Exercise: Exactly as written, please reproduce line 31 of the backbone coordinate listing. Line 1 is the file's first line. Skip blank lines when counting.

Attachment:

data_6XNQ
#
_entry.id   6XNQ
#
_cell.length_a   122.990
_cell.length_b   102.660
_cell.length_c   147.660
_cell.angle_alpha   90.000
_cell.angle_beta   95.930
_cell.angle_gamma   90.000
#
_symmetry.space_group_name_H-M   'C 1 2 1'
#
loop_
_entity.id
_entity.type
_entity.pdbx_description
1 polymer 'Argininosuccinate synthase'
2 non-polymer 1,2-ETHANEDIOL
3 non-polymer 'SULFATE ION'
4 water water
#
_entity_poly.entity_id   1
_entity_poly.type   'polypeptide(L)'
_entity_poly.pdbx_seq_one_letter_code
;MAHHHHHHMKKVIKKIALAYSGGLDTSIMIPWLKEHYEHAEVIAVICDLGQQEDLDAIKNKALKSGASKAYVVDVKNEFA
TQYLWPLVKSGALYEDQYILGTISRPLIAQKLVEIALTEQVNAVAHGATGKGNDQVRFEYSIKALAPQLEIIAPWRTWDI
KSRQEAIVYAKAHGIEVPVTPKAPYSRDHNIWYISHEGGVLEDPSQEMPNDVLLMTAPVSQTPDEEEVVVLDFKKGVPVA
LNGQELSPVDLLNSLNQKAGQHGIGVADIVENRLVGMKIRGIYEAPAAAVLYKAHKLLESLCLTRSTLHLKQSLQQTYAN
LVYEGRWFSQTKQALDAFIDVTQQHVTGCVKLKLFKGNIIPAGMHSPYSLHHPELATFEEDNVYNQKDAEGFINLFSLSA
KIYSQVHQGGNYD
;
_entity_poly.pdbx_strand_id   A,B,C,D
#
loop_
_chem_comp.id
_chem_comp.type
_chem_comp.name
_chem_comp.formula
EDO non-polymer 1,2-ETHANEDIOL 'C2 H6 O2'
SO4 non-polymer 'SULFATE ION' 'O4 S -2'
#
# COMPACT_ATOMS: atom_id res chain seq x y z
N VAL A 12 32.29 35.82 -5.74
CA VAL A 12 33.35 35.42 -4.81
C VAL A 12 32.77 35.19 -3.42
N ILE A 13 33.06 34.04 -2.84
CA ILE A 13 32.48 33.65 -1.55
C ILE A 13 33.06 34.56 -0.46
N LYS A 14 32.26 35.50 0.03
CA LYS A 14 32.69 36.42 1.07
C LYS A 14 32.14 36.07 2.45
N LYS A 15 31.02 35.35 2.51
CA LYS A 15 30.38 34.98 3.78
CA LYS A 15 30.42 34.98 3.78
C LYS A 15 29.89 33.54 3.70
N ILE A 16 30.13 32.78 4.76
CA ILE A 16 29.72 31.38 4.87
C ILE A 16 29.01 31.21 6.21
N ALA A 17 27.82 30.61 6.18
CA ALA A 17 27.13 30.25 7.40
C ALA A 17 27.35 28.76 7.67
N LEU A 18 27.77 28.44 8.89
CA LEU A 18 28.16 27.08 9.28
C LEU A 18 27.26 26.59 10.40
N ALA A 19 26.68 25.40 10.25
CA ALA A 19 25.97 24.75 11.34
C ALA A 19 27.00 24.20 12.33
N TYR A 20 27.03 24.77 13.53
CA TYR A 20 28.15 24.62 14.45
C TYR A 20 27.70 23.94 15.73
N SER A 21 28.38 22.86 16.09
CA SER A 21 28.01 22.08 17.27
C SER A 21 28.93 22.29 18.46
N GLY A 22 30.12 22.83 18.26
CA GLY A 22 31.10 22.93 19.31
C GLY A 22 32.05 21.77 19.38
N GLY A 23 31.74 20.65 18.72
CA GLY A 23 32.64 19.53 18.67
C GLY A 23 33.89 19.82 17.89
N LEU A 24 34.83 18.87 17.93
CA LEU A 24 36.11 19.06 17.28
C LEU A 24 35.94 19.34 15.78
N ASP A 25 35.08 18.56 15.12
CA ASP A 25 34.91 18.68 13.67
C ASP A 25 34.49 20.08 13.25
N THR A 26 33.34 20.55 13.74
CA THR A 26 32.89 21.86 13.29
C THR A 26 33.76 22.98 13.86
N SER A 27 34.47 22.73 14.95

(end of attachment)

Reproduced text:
KIYSQVHQGGNYD